What’s happening in Family Law?
Be careful which news report you read regarding what’s changing in Family Law. There have been many suggested changes put forward over the last year. All the talk culminated last month, in the release of the Law Reform Commission (ALRC) review. Here’s a quick update on the review – and a few other changes.
The Australian Law Reform Commission’s (ALRC) final report into the Family Law System was released last month.
This was the first comprehensive view of the family law system since the Family Law Act commenced in 1976.
In announcing the tabling of the report, the ALRC stated that its report “had made 60 recommendations for reform”. This included the (most significant) recommendation, “that the resolution of family law disputes be returned to the States and Territories and that the federal family courts eventually be abolished”. It was noted, “that under the current system, children fall through the gaps between the family law courts, the child protection systems and the State and Territory responses to family violence. This can be remedied only by having a single court focussed on the best interests of the child that is able to resolve all family law, child protection and family violence issues together”.
While the Government had repeatedly said (as part of the merger bills debate) that the ALRC report would not contain recommendations for structural reforms, that did not prove to be the case.
The recommendations address a broad range of issues including how property settlement, superannuation splits, and interim spouse maintenance matters could be better dealt with.
It will be a ‘wait and see’ as to what the next federal government chooses to do with the extensive review recommendations.
Family Court merger off, for now
There has been significant discussion in the media over the last year about a potential merger of the Family Court and the Federal Circuit Court. Despite the ALRC having the issue as part of its review for consideration, the federal government proceeded to try and have legislation passed that would achieve this. See our article ‘Has the Family Court changed? Or hasn’t it?‘.
As part of this process a Senate Committee reviewed the legislation, a majority supported it however a vocal minority opposed it.
The result was that with only a couple of parliamentary sitting days before the federal election, the government failed to obtain the necessary cross-bench support to proceed with the proposed legislation and it did not proceed.
So, the proposed merger of the Federal Circuit Court and Family Court is off the table for now, but change, including an alternate model for a restructuring of federal courts, is likely to not be far away on the other side of the election.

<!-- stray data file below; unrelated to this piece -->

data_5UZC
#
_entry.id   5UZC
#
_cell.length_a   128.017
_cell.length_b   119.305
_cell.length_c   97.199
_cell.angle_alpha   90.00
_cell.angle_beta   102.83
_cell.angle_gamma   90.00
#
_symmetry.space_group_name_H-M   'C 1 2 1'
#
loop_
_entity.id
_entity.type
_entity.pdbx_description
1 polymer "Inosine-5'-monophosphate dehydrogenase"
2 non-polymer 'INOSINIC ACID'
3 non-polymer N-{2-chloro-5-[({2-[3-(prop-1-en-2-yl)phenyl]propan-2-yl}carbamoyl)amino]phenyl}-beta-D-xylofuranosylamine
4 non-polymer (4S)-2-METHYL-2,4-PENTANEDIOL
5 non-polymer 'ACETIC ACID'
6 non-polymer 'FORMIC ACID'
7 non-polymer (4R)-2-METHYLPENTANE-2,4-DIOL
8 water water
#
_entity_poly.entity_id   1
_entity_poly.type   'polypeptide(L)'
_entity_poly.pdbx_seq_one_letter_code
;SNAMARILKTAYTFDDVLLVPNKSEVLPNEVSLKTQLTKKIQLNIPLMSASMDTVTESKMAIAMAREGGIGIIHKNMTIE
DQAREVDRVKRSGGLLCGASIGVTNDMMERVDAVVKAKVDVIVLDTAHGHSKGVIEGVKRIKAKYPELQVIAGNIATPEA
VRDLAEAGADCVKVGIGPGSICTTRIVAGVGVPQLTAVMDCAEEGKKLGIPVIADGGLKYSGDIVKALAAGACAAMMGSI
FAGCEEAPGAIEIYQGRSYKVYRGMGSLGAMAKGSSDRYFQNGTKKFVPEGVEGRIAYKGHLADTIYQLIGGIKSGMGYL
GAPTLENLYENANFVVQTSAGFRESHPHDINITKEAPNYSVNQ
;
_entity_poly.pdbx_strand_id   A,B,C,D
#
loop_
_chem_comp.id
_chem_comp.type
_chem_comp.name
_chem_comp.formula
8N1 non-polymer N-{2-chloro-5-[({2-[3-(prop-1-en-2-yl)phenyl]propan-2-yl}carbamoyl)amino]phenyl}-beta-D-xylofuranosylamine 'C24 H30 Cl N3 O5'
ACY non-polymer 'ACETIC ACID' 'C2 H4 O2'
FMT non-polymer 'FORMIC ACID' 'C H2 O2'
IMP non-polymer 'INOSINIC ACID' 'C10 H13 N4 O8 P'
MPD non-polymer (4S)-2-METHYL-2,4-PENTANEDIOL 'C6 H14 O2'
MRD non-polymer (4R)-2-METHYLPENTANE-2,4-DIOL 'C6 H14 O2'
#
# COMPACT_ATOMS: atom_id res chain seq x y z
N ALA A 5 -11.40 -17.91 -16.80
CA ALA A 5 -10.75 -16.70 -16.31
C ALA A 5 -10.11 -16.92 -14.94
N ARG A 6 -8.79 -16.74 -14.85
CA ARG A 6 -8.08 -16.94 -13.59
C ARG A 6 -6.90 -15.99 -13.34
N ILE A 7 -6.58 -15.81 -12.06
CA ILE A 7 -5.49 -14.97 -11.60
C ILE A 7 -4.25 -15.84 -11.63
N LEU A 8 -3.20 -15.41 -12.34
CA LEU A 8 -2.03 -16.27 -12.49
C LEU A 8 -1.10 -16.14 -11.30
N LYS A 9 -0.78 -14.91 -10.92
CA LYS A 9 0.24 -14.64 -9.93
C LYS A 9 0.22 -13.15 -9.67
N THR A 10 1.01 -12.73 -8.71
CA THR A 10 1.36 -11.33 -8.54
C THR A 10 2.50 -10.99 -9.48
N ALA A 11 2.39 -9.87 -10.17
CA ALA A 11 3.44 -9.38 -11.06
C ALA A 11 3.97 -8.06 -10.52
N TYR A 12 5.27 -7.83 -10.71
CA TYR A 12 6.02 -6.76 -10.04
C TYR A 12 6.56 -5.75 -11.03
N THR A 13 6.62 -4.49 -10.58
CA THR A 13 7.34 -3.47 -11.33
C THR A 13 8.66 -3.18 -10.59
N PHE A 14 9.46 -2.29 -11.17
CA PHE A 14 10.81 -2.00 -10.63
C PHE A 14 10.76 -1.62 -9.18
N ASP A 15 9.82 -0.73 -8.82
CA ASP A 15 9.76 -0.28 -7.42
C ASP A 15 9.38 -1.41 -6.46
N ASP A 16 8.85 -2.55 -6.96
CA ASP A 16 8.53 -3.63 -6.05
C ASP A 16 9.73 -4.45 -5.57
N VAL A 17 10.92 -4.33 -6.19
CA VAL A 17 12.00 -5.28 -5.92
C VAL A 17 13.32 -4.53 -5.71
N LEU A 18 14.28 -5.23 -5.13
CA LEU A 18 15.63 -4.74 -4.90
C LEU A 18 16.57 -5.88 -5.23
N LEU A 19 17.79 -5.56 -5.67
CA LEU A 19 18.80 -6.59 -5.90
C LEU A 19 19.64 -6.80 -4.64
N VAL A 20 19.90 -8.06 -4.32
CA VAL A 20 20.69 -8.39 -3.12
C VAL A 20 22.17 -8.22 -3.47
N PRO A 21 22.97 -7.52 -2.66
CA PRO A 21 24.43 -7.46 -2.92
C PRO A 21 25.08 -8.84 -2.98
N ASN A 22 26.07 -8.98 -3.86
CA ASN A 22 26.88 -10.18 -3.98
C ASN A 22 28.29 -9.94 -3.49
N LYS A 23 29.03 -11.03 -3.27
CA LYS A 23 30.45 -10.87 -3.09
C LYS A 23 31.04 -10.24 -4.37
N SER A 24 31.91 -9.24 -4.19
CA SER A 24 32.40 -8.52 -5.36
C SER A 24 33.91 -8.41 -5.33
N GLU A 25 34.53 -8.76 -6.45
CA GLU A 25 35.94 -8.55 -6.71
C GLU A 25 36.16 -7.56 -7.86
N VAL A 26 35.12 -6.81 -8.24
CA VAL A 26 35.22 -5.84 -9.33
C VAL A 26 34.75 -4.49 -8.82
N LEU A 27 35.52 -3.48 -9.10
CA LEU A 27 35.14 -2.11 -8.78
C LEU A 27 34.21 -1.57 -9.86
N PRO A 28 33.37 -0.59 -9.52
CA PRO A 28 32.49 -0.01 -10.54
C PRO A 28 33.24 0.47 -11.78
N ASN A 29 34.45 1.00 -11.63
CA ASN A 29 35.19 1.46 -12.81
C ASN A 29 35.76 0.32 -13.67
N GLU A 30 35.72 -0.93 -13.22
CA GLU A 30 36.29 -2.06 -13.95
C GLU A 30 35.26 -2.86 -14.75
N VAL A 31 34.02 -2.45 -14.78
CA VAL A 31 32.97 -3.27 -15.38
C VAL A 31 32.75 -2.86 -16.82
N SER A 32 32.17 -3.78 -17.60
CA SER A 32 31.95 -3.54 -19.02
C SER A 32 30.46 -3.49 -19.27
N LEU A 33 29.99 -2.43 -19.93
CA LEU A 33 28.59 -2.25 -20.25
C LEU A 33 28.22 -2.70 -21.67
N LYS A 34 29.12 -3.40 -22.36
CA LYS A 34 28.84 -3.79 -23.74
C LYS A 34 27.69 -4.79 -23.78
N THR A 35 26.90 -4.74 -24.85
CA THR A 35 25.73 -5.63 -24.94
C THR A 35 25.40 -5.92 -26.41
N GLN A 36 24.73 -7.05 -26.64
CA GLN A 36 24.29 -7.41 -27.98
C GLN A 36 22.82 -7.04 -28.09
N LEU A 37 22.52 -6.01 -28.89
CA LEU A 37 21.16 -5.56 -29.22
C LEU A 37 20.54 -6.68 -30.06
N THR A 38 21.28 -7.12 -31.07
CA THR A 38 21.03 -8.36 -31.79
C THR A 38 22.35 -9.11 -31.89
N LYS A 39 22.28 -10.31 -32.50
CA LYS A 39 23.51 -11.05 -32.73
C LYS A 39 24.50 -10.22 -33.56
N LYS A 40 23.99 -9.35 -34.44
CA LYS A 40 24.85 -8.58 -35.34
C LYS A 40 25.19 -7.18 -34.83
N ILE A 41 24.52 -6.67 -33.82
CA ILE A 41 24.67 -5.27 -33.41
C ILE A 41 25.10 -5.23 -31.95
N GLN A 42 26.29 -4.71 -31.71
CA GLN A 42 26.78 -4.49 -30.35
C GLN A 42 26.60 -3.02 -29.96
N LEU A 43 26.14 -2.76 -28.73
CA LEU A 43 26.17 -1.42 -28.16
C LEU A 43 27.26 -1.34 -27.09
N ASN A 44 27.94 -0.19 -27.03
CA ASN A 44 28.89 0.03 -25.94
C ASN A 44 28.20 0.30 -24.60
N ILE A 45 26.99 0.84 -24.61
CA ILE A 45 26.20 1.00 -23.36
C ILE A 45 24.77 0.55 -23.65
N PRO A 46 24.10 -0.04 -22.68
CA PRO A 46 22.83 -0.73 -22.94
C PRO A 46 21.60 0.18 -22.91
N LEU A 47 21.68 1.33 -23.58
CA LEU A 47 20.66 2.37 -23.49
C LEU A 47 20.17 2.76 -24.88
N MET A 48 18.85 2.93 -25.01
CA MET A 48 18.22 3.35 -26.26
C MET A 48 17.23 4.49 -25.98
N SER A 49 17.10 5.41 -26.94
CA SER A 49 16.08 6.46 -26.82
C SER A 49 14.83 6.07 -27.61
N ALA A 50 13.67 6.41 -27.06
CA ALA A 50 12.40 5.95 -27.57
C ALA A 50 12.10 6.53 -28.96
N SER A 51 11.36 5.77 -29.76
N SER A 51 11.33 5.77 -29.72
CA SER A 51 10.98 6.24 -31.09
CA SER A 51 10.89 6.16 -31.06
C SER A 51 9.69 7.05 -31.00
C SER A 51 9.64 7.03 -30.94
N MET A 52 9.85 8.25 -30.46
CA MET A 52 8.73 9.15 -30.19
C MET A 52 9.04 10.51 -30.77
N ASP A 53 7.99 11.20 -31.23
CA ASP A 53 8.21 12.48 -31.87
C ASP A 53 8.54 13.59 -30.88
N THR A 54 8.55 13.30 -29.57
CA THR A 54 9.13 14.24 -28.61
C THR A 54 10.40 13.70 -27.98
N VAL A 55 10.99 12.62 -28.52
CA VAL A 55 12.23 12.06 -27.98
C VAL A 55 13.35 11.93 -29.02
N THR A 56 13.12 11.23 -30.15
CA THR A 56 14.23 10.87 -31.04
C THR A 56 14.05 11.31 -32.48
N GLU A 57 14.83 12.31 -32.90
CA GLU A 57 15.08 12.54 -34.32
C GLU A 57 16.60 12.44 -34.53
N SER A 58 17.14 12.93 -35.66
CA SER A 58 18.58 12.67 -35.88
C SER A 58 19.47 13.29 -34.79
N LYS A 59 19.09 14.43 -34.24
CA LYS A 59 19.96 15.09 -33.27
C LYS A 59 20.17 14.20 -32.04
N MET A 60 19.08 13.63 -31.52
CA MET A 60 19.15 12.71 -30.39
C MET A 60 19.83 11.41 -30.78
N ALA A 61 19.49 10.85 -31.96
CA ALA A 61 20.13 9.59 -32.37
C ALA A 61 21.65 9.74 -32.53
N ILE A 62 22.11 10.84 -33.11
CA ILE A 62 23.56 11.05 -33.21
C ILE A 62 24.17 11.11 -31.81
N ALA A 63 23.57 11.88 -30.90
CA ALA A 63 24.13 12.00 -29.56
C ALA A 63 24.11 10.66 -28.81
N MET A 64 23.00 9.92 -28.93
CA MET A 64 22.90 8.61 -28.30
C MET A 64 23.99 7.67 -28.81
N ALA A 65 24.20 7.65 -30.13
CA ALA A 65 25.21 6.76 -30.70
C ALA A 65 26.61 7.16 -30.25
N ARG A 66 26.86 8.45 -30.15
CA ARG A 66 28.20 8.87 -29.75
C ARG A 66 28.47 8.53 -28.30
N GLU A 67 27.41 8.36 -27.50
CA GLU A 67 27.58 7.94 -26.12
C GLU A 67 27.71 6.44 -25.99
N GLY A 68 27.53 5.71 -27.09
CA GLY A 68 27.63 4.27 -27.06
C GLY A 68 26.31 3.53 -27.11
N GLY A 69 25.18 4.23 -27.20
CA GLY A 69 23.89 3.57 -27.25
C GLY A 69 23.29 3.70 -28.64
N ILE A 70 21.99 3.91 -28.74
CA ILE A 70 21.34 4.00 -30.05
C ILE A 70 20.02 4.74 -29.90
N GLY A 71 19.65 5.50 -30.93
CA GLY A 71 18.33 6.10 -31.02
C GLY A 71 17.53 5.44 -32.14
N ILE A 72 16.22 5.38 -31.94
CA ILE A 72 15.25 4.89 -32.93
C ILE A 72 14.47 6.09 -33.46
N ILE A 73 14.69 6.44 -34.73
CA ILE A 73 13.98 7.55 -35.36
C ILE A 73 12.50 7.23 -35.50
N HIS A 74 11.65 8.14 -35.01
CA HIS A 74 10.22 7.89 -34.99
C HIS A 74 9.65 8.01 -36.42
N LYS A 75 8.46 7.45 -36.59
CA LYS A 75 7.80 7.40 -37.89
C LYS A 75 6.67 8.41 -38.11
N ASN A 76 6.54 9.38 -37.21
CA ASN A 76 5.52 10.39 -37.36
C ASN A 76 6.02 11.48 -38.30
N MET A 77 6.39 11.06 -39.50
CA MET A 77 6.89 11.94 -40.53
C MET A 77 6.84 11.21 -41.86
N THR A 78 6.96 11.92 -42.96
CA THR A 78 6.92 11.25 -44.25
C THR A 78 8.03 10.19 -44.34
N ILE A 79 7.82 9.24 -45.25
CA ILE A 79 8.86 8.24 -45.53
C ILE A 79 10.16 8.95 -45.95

Joint Court working group
The Family Court and Federal Circuit Court have taken a step towards reform and develop a unified family law process.
In response to requests by the legal profession and the community for changes to the family law system. The courts have set up a working group to look at establishing a common set of rules, forms and case management in the Family Court and Federal Circuit Court.
Currently, the two courts have two different sets of rules, form and processes. This has resulted in confusion and inefficiencies.
New Court Family Violence Plan
The Family Court and the Federal Circuit Court last month released the Family Violence Plan. It provides a comprehensive set of actions that will support people who are experiencing, or are at risk of, family violence.
The plan has refined and updated the Family Violence Plan 2014-16. It builds on the Courts 2014-16 Plan and will be used by administrative staff, decision-makers, legal practitioners, services providers and others involved in the overall family law system.
The Plan covers areas as diverse as building layout, security screening, risk assessment, safety planning for individual litigants, and education and training of staff. It also covers the review and updating of the Family Violence Best Practice Principles, a document designed to assist judges, legal practitioners and litigants understand the legal requirements for all matters in which family violence is alleged.
New rules for cross-examination of victims of Domestic Violence
From 11 September 2019, new arrangements will begin regarding the cross-examination of victims of domestic violence in the Family Court and Federal Circuit Court.
This is relevant for parties who are self-represented in the Family Court and Federal Circuit Court. If a person is acting on their own behalf without a lawyer at a trial, they are prevented from cross-examining the other party, in the following circumstances:
- There is an allegation of family violence between the person wanting to cross-examine and the witness they are wanting to cross-examine.
And one of the following applies;
- Either party has been convicted of, or is charged with an offence involving violence or threat of violence to the other party; or
- A family violence order applies to both parties (final order only); or
- The court at their discretion makes such an order.
If a party finds themselves in this scenario they will have to engage a legal representative to undertake the cross-examination on their behalf.
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